The maximum time that a user can use that federated URL is from 15 minutes up to 12 hours.
Simple Visualization of calculating the packed policy size in a Federated URL:
Let us consider a situation where an organization has an AWS root account and wants to give temporary access to the marketing team to have read-only access for all S3 buckets rather than allowing them all privileges. As mentioned, in the ways to set permissions in AWS, there are three ways to provide them with the required permissions (AWS-managed policy, Customer-managed policy, and Inline policy).
Below is the code snippet which helps us determine the packed policy size:
- AWS Security Token Service enables us to request temporary, limited-privileged credentials for Identity and Access Management (IAM) users or for users that you authenticate (federated users).
- The ‘AssumeRoleRequest‘ for a particular user with a specific role ARN. The ‘AssumeRole’ API helps the AWS admin to specify the duration for which the temporary credentials generated are valid.
- Since, in the above scenario, the admin needs the external user to just have the read-only S3 access, let us consider two ways to add read-only S3 permissions to the above ‘AssumeRoleRequest.’
The above two scenarios can also be used together when both Inline Policy and a particular ARN must be used. When using the method of ARN, a restriction of 10 ARNs (Amazon Resource Names) at maximum is provided, or else the exception is thrown by SDKs.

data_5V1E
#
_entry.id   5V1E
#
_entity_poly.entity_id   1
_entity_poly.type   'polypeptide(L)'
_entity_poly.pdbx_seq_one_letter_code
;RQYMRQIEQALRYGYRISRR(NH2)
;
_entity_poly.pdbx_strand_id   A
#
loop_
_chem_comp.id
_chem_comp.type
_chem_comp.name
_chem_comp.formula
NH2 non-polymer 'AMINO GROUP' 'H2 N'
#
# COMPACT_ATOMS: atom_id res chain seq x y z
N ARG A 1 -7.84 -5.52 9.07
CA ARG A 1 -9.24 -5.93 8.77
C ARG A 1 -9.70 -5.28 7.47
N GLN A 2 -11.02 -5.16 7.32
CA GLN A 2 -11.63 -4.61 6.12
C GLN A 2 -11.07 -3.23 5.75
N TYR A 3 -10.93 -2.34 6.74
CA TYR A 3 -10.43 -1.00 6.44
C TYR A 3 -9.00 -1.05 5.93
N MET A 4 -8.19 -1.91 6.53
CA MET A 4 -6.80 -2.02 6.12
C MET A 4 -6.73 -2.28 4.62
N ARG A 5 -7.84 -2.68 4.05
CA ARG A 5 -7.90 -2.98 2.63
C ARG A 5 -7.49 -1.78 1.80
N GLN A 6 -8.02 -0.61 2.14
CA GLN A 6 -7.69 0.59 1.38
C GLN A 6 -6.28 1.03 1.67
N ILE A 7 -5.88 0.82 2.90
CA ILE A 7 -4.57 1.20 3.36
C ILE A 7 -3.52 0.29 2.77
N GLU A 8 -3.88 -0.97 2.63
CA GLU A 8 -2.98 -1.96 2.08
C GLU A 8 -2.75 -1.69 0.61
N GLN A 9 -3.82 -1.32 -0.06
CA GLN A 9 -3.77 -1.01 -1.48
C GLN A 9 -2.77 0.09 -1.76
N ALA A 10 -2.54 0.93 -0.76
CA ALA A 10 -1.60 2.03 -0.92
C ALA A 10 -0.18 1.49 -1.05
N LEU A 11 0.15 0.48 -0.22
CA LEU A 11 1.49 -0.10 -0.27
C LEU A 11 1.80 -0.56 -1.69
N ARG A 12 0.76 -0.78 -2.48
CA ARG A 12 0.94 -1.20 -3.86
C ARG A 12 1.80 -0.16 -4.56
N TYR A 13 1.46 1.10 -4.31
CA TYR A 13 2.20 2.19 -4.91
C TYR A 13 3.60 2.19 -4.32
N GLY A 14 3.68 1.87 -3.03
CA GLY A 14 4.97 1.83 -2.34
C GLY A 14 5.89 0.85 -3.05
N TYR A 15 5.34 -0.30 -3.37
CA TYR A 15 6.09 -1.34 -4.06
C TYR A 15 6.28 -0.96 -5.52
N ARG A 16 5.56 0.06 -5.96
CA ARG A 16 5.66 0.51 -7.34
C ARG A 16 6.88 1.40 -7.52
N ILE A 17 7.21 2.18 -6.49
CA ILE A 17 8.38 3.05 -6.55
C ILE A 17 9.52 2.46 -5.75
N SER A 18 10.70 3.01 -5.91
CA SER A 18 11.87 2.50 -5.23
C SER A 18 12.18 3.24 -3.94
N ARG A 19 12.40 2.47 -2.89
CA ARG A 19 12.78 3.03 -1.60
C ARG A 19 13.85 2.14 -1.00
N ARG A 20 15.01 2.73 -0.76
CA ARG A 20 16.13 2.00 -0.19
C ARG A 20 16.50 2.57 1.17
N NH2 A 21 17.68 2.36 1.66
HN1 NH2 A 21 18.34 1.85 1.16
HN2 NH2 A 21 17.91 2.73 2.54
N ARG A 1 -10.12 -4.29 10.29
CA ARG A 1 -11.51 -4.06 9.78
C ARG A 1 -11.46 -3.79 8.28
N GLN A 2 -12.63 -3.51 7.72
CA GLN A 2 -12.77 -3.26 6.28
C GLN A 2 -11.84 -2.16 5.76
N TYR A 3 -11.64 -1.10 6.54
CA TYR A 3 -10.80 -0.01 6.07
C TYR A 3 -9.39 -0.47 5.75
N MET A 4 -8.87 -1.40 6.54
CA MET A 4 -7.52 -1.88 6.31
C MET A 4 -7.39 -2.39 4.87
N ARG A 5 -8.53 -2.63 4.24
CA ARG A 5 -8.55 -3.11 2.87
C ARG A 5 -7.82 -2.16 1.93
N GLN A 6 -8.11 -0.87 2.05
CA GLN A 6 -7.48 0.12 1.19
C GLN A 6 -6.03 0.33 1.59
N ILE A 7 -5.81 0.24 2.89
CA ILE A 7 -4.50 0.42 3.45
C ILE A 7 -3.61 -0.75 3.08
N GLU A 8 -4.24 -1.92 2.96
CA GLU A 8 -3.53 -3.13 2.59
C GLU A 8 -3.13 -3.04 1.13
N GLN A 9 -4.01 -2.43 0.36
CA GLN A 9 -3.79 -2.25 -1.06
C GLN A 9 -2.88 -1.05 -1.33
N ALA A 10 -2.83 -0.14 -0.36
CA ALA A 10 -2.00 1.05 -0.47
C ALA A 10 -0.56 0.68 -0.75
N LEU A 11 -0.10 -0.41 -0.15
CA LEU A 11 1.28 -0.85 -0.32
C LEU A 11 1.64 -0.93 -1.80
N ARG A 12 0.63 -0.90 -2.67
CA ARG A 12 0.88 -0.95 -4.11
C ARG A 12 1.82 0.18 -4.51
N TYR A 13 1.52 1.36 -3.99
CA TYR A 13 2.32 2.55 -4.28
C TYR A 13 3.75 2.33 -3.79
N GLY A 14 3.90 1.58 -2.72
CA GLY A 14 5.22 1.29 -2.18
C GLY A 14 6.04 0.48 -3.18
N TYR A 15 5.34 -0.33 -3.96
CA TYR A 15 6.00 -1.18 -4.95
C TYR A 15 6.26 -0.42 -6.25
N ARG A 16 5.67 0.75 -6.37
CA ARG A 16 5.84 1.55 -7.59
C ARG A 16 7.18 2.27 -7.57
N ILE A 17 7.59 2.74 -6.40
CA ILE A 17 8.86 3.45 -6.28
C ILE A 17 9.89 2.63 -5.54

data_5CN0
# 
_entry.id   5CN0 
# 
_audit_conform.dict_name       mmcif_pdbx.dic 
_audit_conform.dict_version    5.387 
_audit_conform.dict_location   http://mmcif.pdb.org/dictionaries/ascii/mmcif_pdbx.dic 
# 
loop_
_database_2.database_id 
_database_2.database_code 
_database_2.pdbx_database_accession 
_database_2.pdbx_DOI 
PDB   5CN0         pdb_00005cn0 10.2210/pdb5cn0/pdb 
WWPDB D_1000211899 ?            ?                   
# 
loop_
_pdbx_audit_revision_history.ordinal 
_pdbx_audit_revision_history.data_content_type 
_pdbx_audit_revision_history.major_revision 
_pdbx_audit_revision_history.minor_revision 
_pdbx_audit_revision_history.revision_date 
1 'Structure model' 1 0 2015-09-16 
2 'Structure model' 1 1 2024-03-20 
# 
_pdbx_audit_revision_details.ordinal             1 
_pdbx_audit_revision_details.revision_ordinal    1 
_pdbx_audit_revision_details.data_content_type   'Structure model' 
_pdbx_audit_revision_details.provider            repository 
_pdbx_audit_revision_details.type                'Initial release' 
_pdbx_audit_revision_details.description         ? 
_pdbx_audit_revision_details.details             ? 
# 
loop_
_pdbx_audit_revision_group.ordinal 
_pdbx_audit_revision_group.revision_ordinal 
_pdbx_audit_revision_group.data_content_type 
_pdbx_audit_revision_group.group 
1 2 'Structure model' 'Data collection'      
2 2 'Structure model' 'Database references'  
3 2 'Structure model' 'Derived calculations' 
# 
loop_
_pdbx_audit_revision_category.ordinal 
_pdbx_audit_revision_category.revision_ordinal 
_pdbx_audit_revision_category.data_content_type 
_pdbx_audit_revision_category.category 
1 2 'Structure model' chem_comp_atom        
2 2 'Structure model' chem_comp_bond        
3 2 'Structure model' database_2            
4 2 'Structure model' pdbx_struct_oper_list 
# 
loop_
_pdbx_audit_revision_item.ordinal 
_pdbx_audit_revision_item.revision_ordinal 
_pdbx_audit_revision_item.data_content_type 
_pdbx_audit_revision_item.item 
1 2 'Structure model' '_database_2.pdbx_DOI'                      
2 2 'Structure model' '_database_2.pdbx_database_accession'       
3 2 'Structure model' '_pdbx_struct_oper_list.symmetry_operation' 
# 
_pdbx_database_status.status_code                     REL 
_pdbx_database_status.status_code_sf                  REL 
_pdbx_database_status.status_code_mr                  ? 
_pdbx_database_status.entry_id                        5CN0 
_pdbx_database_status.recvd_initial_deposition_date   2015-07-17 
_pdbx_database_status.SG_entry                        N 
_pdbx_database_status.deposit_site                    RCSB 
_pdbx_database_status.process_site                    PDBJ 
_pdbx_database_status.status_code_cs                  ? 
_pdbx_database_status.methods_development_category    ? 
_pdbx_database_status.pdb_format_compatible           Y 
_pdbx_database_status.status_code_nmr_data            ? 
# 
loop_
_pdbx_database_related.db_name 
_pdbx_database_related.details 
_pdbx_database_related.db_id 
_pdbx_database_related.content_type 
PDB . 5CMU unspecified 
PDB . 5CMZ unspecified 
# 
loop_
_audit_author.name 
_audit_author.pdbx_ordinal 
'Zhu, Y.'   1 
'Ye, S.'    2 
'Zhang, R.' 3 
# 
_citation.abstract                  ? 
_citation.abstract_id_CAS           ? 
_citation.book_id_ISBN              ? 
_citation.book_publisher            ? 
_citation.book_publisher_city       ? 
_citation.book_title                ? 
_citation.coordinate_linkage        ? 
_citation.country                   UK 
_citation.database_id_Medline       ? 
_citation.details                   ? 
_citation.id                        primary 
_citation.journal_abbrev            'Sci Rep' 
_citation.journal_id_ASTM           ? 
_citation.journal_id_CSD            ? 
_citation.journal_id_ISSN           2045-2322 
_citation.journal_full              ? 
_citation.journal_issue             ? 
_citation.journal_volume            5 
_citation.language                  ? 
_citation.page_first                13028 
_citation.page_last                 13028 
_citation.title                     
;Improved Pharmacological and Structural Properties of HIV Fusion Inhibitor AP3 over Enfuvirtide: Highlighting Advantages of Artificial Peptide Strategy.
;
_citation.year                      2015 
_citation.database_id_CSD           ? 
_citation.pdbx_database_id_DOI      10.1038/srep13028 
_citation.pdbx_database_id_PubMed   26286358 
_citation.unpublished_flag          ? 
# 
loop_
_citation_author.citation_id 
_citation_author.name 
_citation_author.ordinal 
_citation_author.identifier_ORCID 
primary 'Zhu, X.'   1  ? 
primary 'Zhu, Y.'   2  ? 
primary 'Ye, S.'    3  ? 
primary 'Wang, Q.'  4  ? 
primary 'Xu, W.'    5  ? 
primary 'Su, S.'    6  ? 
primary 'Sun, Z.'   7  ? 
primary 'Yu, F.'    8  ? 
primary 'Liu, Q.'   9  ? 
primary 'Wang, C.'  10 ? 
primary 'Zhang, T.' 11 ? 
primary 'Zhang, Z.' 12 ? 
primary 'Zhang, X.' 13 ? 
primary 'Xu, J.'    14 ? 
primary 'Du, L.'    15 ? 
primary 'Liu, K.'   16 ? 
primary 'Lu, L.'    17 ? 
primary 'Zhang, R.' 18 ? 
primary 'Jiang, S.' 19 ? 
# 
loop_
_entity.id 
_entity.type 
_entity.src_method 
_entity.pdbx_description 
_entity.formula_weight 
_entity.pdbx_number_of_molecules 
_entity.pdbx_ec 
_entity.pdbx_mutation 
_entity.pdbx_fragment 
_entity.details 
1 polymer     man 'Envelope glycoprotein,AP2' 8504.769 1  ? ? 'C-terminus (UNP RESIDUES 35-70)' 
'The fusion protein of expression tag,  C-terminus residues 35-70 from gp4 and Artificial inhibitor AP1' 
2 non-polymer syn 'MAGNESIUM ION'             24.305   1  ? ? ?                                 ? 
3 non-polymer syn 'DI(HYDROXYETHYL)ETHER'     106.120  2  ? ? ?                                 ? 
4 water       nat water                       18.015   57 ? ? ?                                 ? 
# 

The above scenario shows the Read-only access for S3, but the policies can have a mixture of any permissions required like read-only S3 access and Full EC2 access, etc.
- Now that we have added the required role, duration, and the necessary permissions, the temporary credentials must be generated for the user to access the console / have programmatic access.
The “fedTokenResult” will hit a successful result only when the Packed Policy size is lesser than 100% or the exception “PackedPolicyTooLargeException” will be thrown.
To get the Packed Policy size, the snippet below can be used:
The “fedCredentials” will result in temporary credentials like “AccesskeyID“, “AccessSecretKey” and “SessionToken.” These credentials can be used to generate a Federated URL / gain programmatic access for the given permissions.
Special case in Assuming a Role:
When a user is trying to assume a second role provided by the cloud, for example: when User 1 has the permission to assume Role A and Role B, then the maximum time the user gets restricted is about an hour. According to AWS support, this hour restriction for role chaining is for security consideration. Say if the credentials are compromised in this case, then AWS does not want to leave an avenue to use the credentials to extend the role chaining indefinitely.
The workaround suggested is to assume the target role directly instead of role chaining. This can help us to use up to a max 12-hour duration.
Also, considering the use of IAM permissions using Managed ARN will be a better option since this is managed by the cloud provider; the Internal Packed Policy size calculation is less compared to using a custom Inline Policy.